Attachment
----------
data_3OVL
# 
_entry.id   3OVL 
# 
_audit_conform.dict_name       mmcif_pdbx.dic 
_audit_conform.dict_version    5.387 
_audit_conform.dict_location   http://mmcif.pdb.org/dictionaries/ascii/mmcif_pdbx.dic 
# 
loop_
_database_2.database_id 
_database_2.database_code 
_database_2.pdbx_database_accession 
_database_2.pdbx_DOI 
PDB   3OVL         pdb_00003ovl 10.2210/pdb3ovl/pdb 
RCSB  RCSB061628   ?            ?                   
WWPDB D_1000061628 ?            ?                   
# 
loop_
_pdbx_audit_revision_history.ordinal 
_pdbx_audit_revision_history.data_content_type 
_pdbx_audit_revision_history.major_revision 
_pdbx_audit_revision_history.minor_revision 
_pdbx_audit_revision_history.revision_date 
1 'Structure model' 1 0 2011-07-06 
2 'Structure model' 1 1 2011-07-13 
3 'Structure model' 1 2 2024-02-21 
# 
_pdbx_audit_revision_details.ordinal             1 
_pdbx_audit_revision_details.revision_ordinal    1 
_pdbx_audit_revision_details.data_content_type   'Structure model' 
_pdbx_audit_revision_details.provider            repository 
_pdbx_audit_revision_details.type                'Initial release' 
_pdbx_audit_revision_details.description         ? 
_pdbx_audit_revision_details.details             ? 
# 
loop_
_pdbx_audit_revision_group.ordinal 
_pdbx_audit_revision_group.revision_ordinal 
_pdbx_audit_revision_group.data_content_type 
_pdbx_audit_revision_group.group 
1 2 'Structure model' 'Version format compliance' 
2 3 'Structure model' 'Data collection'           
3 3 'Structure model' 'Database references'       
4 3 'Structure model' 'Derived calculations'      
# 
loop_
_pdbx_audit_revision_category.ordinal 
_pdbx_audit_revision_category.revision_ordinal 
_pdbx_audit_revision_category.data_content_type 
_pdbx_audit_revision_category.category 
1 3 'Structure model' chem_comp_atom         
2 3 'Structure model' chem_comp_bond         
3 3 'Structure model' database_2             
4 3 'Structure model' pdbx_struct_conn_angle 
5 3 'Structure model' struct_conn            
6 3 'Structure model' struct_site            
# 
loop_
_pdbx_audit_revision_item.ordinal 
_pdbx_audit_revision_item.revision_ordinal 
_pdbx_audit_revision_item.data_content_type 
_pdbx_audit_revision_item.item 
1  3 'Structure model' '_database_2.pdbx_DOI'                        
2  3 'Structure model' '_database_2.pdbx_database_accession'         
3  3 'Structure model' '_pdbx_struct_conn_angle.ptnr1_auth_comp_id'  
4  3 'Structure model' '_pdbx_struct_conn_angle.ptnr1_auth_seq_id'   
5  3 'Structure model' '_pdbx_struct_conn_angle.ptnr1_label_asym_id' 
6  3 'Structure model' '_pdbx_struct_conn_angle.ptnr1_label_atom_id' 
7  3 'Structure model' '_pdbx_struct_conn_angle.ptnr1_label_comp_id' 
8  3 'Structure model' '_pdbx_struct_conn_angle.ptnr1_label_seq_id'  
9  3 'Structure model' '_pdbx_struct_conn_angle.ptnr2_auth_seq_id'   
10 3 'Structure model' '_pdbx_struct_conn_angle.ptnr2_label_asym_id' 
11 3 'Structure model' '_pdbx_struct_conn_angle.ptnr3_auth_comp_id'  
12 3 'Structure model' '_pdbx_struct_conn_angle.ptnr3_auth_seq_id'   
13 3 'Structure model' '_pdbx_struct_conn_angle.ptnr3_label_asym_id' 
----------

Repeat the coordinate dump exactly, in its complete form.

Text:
data_3OVL
# 
_entry.id   3OVL 
# 
_audit_conform.dict_name       mmcif_pdbx.dic 
_audit_conform.dict_version    5.387 
_audit_conform.dict_location   http://mmcif.pdb.org/dictionaries/ascii/mmcif_pdbx.dic 
# 
loop_
_database_2.database_id 
_database_2.database_code 
_database_2.pdbx_database_accession 
_database_2.pdbx_DOI 
PDB   3OVL         pdb_00003ovl 10.2210/pdb3ovl/pdb 
RCSB  RCSB061628   ?            ?                   
WWPDB D_1000061628 ?            ?                   
# 
loop_
_pdbx_audit_revision_history.ordinal 
_pdbx_audit_revision_history.data_content_type 
_pdbx_audit_revision_history.major_revision 
_pdbx_audit_revision_history.minor_revision 
_pdbx_audit_revision_history.revision_date 
1 'Structure model' 1 0 2011-07-06 
2 'Structure model' 1 1 2011-07-13 
3 'Structure model' 1 2 2024-02-21 
# 
_pdbx_audit_revision_details.ordinal             1 
_pdbx_audit_revision_details.revision_ordinal    1 
_pdbx_audit_revision_details.data_content_type   'Structure model' 
_pdbx_audit_revision_details.provider            repository 
_pdbx_audit_revision_details.type                'Initial release' 
_pdbx_audit_revision_details.description         ? 
_pdbx_audit_revision_details.details             ? 
# 
loop_
_pdbx_audit_revision_group.ordinal 
_pdbx_audit_revision_group.revision_ordinal 
_pdbx_audit_revision_group.data_content_type 
_pdbx_audit_revision_group.group 
1 2 'Structure model' 'Version format compliance' 
2 3 'Structure model' 'Data collection'           
3 3 'Structure model' 'Database references'       
4 3 'Structure model' 'Derived calculations'      
# 
loop_
_pdbx_audit_revision_category.ordinal 
_pdbx_audit_revision_category.revision_ordinal 
_pdbx_audit_revision_category.data_content_type 
_pdbx_audit_revision_category.category 
1 3 'Structure model' chem_comp_atom         
2 3 'Structure model' chem_comp_bond         
3 3 'Structure model' database_2             
4 3 'Structure model' pdbx_struct_conn_angle 
5 3 'Structure model' struct_conn            
6 3 'Structure model' struct_site            
# 
loop_
_pdbx_audit_revision_item.ordinal 
_pdbx_audit_revision_item.revision_ordinal 
_pdbx_audit_revision_item.data_content_type 
_pdbx_audit_revision_item.item 
1  3 'Structure model' '_database_2.pdbx_DOI'                        
2  3 'Structure model' '_database_2.pdbx_database_accession'         
3  3 'Structure model' '_pdbx_struct_conn_angle.ptnr1_auth_comp_id'  
4  3 'Structure model' '_pdbx_struct_conn_angle.ptnr1_auth_seq_id'   
5  3 'Structure model' '_pdbx_struct_conn_angle.ptnr1_label_asym_id' 
6  3 'Structure model' '_pdbx_struct_conn_angle.ptnr1_label_atom_id' 
7  3 'Structure model' '_pdbx_struct_conn_angle.ptnr1_label_comp_id' 
8  3 'Structure model' '_pdbx_struct_conn_angle.ptnr1_label_seq_id'  
9  3 'Structure model' '_pdbx_struct_conn_angle.ptnr2_auth_seq_id'   
10 3 'Structure model' '_pdbx_struct_conn_angle.ptnr2_label_asym_id' 
11 3 'Structure model' '_pdbx_struct_conn_angle.ptnr3_auth_comp_id'  
12 3 'Structure model' '_pdbx_struct_conn_angle.ptnr3_auth_seq_id'   
13 3 'Structure model' '_pdbx_struct_conn_angle.ptnr3_label_asym_id' 